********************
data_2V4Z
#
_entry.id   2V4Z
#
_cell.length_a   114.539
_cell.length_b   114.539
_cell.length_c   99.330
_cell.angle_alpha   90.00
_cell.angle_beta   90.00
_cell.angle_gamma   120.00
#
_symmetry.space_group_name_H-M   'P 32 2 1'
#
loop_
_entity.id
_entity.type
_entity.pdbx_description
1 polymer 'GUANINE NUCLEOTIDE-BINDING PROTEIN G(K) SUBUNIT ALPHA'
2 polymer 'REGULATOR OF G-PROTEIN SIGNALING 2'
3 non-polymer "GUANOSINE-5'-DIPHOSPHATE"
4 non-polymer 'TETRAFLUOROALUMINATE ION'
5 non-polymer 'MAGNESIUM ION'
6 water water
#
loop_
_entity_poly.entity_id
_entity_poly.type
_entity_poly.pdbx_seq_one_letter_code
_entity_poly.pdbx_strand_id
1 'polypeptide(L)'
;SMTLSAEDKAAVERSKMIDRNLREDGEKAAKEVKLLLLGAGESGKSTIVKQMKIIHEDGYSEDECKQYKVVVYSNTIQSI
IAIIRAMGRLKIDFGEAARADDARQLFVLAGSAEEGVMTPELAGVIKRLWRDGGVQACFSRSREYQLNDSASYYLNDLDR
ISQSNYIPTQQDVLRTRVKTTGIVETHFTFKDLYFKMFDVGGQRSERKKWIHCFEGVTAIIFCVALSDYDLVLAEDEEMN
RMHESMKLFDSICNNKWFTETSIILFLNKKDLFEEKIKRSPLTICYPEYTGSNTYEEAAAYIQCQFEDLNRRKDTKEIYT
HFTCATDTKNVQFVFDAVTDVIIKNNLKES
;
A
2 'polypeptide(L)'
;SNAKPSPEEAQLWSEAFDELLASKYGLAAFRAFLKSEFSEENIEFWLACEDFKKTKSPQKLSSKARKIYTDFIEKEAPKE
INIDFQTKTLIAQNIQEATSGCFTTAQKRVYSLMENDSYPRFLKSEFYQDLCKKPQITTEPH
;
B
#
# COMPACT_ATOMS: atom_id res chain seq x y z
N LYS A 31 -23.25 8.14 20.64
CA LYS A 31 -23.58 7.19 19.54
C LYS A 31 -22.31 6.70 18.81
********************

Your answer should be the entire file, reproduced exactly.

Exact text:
data_2V4Z
#
_entry.id   2V4Z
#
_cell.length_a   114.539
_cell.length_b   114.539
_cell.length_c   99.330
_cell.angle_alpha   90.00
_cell.angle_beta   90.00
_cell.angle_gamma   120.00
#
_symmetry.space_group_name_H-M   'P 32 2 1'
#
loop_
_entity.id
_entity.type
_entity.pdbx_description
1 polymer 'GUANINE NUCLEOTIDE-BINDING PROTEIN G(K) SUBUNIT ALPHA'
2 polymer 'REGULATOR OF G-PROTEIN SIGNALING 2'
3 non-polymer "GUANOSINE-5'-DIPHOSPHATE"
4 non-polymer 'TETRAFLUOROALUMINATE ION'
5 non-polymer 'MAGNESIUM ION'
6 water water
#
loop_
_entity_poly.entity_id
_entity_poly.type
_entity_poly.pdbx_seq_one_letter_code
_entity_poly.pdbx_strand_id
1 'polypeptide(L)'
;SMTLSAEDKAAVERSKMIDRNLREDGEKAAKEVKLLLLGAGESGKSTIVKQMKIIHEDGYSEDECKQYKVVVYSNTIQSI
IAIIRAMGRLKIDFGEAARADDARQLFVLAGSAEEGVMTPELAGVIKRLWRDGGVQACFSRSREYQLNDSASYYLNDLDR
ISQSNYIPTQQDVLRTRVKTTGIVETHFTFKDLYFKMFDVGGQRSERKKWIHCFEGVTAIIFCVALSDYDLVLAEDEEMN
RMHESMKLFDSICNNKWFTETSIILFLNKKDLFEEKIKRSPLTICYPEYTGSNTYEEAAAYIQCQFEDLNRRKDTKEIYT
HFTCATDTKNVQFVFDAVTDVIIKNNLKES
;
A
2 'polypeptide(L)'
;SNAKPSPEEAQLWSEAFDELLASKYGLAAFRAFLKSEFSEENIEFWLACEDFKKTKSPQKLSSKARKIYTDFIEKEAPKE
INIDFQTKTLIAQNIQEATSGCFTTAQKRVYSLMENDSYPRFLKSEFYQDLCKKPQITTEPH
;
B
#
# COMPACT_ATOMS: atom_id res chain seq x y z
N LYS A 31 -23.25 8.14 20.64
CA LYS A 31 -23.58 7.19 19.54
C LYS A 31 -22.31 6.70 18.81